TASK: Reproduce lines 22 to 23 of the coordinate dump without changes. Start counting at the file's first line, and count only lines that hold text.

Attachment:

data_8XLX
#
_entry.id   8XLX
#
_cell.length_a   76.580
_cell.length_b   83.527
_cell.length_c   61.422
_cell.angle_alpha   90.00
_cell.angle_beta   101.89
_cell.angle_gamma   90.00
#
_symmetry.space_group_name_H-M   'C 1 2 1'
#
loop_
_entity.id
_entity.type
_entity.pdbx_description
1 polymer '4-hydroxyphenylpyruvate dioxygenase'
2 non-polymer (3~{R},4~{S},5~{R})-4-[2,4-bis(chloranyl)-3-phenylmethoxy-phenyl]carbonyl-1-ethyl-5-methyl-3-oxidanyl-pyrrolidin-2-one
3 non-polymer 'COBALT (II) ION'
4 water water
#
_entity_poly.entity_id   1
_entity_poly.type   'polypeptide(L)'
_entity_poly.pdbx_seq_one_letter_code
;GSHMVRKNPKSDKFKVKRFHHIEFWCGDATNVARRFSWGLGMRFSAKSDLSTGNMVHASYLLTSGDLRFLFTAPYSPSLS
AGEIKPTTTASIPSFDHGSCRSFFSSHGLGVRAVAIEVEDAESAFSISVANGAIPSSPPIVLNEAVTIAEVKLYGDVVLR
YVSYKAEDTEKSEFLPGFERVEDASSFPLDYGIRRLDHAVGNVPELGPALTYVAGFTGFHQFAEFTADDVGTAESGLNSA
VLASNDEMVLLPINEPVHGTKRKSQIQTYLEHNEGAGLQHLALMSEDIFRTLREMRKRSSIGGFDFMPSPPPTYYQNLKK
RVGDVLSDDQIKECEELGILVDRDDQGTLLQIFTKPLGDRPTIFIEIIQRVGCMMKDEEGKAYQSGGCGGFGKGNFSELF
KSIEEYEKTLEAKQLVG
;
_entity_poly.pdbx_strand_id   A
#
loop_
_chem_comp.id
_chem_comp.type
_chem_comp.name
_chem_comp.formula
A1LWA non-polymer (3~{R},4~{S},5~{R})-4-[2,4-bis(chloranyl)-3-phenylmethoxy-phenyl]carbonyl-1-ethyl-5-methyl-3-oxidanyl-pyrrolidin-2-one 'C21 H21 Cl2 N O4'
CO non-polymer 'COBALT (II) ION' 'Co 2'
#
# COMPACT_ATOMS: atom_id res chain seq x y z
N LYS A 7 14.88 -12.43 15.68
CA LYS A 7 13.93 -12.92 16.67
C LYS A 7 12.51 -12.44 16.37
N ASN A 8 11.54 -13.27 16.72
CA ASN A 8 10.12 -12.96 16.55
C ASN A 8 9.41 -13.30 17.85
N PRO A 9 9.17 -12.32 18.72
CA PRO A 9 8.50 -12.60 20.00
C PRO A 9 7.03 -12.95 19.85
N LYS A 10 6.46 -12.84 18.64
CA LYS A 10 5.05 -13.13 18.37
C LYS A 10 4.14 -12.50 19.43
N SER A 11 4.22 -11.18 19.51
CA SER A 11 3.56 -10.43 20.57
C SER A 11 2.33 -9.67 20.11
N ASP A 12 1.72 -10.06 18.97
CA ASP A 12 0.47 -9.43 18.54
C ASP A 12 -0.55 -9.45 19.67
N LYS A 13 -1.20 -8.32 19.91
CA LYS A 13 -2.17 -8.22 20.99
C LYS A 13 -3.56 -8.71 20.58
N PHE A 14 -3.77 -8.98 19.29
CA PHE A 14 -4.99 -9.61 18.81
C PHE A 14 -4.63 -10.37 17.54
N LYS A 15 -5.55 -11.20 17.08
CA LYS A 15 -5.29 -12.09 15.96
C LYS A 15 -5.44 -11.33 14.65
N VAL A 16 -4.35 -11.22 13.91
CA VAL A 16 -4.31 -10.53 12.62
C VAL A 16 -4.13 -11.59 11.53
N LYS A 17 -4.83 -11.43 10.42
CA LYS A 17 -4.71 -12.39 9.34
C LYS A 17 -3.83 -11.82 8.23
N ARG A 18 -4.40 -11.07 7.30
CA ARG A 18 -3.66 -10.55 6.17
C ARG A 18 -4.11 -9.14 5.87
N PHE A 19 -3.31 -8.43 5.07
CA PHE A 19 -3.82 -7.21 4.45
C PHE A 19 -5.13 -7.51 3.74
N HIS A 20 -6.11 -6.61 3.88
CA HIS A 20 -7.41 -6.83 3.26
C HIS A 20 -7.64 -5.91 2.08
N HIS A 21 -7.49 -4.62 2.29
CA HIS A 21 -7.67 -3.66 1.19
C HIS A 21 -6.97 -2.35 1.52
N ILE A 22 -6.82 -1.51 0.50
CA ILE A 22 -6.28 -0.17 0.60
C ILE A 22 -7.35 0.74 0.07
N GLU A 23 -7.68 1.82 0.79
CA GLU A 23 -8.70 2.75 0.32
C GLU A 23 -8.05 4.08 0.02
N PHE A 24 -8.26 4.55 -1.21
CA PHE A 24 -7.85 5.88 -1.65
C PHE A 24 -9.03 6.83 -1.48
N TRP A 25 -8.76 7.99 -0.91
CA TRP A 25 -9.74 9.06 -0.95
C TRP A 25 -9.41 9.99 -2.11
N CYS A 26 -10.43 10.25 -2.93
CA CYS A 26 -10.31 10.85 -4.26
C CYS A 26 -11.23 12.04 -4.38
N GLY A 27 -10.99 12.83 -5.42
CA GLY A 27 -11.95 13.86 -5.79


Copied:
#
_entity_poly.entity_id   1